a performance build. After a few conversations, some sketches and a couple of tweaks later, Trevor began to build the black and yellow performance machine that Geoff had envisioned for a while. Geoff’s Road Glide received all the best parts on the market. All bodywork was replaced with carbon fibre to shave as much weight as possible, providing Geoff with the desired speed and agility he was looking for. Trask Performance provided a billet tail section, swing arm to help cut even more weight and give the build a truly custom appearance. Trevor also added BST carbon wheels to ensure this speed machine had adequate grip and stopability, and contribute to the lower weight of the bike. The suspension was upgraded with Kraus reworked Ohlins for max proven performance. Huge stopping power was needed to match the Screaming Eagle 131’ which makes 147rwhp/142tq. HEL performance calipers with oversized Trask rotors were also components of this build. Trevor added a Screaming Eagle tuner with custom tuning and some Trask Assault pipe to complete the build. Once these performance enhancements were made, Trevor and Geoff knew they needed the look of the bike to match its superior performance and trusted Wade Miller from Too Tall Airbrushing to make this happen. Over 200 paint hours went into this aesthetic. Yes 200 hours. But did you expect anything less with this build ? I asked Geoff how he feels while riding the bike, and politely reminded him that she needs a name. It was difficult for Geoff to articulate his appreciation, and I am sure that anyone with a performance machine like this would say that you just need to ride it to get it, but his favourite part of the build is its handling. He can’t say enough good things or give Trevor enough due credit – the bike is tuned to perfection, the suspension is of the highest quality. Plus when you negotiate a curve, she just sticks. With nearly 200 lb shaved off thanks to all the carbon fibre parts, the bike rides and feels smaller than it is. Geoff’s first long trip on this bike was meant to be Sturgis, but thanks to COVID-19, Kelowna was the revised plan. He commented that it was the best riding he has ever done, and that Trevor’s hard work and expert knowledge of performance builds have made him a better rider. As a builder, you cannot get a higher accolade than that !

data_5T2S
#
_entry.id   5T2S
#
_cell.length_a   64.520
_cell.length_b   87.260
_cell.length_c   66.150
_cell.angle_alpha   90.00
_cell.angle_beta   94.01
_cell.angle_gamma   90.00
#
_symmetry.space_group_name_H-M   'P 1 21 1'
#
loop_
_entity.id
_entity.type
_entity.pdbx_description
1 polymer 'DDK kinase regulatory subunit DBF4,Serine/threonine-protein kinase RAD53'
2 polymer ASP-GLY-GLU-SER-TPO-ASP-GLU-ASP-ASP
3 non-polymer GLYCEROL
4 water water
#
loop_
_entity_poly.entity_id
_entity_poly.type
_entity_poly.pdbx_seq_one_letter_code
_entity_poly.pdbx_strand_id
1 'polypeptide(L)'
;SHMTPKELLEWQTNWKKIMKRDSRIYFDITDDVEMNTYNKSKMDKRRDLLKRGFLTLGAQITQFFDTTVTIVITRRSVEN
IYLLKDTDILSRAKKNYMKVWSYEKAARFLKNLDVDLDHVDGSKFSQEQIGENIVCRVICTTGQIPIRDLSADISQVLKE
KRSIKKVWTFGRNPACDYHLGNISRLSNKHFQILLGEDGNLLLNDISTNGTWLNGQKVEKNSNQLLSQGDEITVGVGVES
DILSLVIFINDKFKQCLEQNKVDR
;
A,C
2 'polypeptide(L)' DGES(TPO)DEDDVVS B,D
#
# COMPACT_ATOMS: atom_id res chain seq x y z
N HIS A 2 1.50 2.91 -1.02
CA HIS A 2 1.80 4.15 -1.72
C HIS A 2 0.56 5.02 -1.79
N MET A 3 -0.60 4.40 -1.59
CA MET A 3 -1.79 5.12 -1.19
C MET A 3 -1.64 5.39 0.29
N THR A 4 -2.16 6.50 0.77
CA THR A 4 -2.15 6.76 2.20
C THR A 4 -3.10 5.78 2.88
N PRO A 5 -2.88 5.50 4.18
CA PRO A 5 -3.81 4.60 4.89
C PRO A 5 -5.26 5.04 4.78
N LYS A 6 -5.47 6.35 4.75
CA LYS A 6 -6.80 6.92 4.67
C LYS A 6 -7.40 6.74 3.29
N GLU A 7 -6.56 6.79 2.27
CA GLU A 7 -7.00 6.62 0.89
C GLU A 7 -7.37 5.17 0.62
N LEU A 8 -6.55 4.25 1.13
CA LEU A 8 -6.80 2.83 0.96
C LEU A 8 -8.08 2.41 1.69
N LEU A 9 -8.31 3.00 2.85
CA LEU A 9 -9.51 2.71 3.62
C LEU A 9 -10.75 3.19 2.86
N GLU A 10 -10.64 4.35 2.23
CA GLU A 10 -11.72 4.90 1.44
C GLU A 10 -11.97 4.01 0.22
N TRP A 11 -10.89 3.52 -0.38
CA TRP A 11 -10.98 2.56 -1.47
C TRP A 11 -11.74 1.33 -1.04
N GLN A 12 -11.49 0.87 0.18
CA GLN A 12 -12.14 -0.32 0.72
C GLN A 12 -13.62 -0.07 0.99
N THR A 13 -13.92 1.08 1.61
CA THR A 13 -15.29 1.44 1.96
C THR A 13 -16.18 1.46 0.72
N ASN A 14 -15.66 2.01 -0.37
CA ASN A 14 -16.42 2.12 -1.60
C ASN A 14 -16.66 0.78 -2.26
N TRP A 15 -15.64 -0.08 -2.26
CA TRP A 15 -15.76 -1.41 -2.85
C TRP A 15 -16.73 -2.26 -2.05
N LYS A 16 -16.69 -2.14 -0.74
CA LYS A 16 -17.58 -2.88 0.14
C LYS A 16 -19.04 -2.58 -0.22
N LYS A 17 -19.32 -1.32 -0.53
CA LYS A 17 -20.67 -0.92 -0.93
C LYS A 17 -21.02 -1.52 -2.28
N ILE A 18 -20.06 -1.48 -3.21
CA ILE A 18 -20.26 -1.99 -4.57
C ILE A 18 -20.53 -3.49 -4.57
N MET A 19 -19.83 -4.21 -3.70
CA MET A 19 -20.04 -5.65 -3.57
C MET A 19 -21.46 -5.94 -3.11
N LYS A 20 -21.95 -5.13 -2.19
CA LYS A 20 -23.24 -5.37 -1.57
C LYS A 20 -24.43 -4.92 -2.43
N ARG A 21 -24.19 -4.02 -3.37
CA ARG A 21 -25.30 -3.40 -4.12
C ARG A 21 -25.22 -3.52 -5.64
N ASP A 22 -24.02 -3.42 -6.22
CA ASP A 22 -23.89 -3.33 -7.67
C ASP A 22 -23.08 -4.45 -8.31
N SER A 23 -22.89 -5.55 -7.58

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OWNER CITY

Geoff Best Airdre, AB

ACCESSOIRIES